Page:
Behind the cannabis scenes: What’s in a gene?

by Nick Gonzales

On a basic level, everything about a cannabis bud — its flavor, effects, strength, and development — begins in its DNA. The genetics control not only the quality of each strain, but the quality of each plant that embodies that strain as well.

If you think back to Biology 101, which you totally remember because there definitely wasn’t any THC in your system at the time, the traits of plants and, well, all living things are determined by their genotype and phenotype — the blueprint of the plant and the way it’s physically expressed, respectively.

Cultivators of cannabis, like any crop, have always selectively bred their plants, favoring good traits and weeding out bad ones. But over the 20th century, growers began hybridizing their strains, combining not just the qualities of generic sativas and indicas, but specific strains to create new ones. It’s how, say, you get an aromatic, euphoria-inducing gelato from its parents, Thin Mints and Sunset Sherbet.

What makes a particular strain worth growing also depends a bit on who it’s being grown for. Mike Sassano is founder and CEO of Solaris Farms, a large-scale cannabis greenhouse cultivation operation in Nevada. His state is just on the other side of Utah, but its dispensaries aren’t looking for the same things in weed as the dispensaries in Colorado.

For example, Colorado has a reputation as a destination for marijuana tourism, but Nevada’s economy is all about tourism, cannabis-based or otherwise. As a result, the tourists make up a much larger percentage of the customers hitting its dispensaries. These travelers generally come from places where cannabis is illegal and less a part of the culture, and they typically aren’t as savvy as someone from a legal-pot state when it comes to what makes a strain great. The one thing that they know is that THC is the part that gets you high, and that’s what they seek out.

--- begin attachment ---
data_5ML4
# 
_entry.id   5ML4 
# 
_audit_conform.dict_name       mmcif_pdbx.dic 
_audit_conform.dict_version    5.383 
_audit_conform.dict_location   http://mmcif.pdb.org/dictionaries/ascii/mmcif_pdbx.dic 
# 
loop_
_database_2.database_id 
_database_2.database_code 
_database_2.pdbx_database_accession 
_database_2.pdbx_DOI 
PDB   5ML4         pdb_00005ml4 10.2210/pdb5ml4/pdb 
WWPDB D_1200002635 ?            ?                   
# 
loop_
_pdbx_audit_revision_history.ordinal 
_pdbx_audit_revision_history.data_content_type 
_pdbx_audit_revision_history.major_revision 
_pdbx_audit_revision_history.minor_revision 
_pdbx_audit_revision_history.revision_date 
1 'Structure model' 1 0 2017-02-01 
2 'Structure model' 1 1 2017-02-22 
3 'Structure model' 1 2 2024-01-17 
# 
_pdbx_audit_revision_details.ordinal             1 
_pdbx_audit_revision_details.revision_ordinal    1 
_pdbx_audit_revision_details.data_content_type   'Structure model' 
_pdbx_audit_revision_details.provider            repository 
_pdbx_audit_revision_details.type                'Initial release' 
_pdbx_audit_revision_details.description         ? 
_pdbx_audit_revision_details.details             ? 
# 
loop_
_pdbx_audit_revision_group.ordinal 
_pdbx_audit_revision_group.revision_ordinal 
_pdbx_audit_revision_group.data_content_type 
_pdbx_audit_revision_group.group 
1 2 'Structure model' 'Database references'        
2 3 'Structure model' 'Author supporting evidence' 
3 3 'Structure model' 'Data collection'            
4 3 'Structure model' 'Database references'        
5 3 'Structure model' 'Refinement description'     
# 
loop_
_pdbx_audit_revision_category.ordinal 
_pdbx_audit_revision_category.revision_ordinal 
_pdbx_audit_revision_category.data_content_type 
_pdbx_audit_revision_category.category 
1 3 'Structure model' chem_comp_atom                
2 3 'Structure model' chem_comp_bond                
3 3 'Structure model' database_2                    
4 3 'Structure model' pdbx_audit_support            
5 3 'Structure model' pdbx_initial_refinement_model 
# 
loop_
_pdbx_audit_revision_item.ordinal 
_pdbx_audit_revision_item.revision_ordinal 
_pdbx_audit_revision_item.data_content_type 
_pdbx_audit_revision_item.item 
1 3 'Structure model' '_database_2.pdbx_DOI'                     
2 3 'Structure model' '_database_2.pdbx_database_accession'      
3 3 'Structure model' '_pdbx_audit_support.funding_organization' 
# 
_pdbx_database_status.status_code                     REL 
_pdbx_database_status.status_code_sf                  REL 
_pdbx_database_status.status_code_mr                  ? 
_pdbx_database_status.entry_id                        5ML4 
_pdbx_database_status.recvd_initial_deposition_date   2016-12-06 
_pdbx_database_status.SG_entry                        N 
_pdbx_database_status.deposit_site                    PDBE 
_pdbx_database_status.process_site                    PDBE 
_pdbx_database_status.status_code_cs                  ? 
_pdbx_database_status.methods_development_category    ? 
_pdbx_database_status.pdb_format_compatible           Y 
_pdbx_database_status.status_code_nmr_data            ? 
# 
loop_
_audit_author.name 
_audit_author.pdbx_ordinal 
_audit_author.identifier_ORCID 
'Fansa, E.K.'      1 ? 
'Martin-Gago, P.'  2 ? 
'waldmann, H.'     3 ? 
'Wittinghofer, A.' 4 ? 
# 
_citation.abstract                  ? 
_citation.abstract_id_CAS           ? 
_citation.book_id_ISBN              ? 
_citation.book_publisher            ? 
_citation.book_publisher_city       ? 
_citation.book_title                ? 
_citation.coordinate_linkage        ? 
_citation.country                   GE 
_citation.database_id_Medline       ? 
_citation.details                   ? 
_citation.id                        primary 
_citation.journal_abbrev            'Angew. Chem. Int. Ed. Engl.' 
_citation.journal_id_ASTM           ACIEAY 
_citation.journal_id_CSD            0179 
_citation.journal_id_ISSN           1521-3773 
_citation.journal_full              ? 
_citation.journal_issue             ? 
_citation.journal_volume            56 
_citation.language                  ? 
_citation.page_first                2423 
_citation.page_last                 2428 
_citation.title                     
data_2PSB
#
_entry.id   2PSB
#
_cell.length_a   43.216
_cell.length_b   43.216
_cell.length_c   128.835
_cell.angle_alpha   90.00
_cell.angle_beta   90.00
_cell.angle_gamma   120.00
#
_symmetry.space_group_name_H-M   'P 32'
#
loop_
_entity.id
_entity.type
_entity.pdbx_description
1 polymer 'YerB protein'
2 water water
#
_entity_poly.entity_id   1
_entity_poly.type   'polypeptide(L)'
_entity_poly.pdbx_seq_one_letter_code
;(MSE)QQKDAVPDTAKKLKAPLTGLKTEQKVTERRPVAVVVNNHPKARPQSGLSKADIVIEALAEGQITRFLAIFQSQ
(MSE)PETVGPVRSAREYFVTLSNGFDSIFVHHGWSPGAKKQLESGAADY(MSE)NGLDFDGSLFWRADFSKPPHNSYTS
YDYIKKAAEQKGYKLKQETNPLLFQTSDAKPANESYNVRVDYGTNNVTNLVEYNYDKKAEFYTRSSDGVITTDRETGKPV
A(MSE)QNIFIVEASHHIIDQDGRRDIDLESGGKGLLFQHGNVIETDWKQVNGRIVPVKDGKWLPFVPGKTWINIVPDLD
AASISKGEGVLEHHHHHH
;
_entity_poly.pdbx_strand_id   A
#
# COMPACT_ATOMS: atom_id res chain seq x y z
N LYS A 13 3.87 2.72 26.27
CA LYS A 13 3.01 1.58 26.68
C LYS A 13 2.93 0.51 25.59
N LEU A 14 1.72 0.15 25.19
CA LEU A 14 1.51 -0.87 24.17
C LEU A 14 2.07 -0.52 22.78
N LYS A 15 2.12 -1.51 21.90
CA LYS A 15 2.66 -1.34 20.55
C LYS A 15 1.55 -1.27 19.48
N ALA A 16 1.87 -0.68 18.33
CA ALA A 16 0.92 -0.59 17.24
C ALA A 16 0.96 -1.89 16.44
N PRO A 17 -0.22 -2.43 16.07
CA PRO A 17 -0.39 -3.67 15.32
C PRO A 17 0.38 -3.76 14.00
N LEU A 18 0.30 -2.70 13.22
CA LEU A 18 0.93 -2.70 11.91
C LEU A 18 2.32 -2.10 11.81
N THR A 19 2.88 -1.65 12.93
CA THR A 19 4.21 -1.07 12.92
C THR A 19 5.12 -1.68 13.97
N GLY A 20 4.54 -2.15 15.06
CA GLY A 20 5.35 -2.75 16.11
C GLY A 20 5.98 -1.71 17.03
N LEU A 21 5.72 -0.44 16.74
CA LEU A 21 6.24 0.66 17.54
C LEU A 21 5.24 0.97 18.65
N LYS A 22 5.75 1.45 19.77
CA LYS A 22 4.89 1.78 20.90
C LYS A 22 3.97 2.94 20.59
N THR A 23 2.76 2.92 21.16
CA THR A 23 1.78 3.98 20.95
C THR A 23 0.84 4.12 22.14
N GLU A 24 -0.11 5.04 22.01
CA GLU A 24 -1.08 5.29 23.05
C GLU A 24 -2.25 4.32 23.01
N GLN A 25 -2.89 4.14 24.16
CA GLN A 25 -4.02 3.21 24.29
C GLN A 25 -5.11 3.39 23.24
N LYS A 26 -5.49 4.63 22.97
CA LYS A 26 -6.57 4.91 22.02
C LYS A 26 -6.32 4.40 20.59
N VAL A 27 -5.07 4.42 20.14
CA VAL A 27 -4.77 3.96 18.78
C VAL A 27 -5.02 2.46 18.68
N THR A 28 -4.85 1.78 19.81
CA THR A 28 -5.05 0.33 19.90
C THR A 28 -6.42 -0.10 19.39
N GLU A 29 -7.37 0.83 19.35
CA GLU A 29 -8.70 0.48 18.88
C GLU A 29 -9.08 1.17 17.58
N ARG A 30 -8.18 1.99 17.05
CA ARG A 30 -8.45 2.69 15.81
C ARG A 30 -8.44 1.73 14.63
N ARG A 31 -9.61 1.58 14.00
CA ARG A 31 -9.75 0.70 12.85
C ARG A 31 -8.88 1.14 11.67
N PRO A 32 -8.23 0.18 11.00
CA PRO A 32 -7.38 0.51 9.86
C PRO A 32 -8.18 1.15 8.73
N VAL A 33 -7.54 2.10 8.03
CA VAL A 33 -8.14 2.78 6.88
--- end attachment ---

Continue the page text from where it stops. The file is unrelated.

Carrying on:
“Here in Las Vegas, consumers want the stuff that killed Elvis. They want the highest THC, the highest terpenes,” Sassano said. “I could show them a wonderfully tasty HP 13 (strain) … but it would only get the bottom of the barrel $1,000 per pound, $1,200 per pound. Whereas our other strains get anywhere from $1,800 to $2,600 per pound. … It’s unfortunate, but as growers here, all we can do is get our volumes up and keep our THC and terpenes up, and there’s no forgiveness. There’s no benefit to a great taste sometimes if the numbers aren’t there.”

In other words, you Colorado cannabis connoisseurs, with your tastes for smells, textures, and nuanced effects, are in the right place — at least as far as states bordering Utah are concerned.

The quality of the weed, though, can differ wildly between two plants of the genetically-same strain, as their phenotypes are expressed differently. This is why people seeking to capture a perfect strain and pass it on through multiple generations clone their plants rather than growing them from seeds. What’s terrible for cannabis farmers (but kind of neat for sci-fi fans), though, is that the genetics deteriorate as growers take clones from multiple generations. (It’s not just a thing from “Multiplicity” or the “Up the Long Ladder” episode of the second season of Star Trek: The Next Generation!)

It turns out that all sorts of stuff goes into growing great cannabis, even on the molecular level, which is why we’re glad that there are experts out there looking into this.

Nick Gonzales


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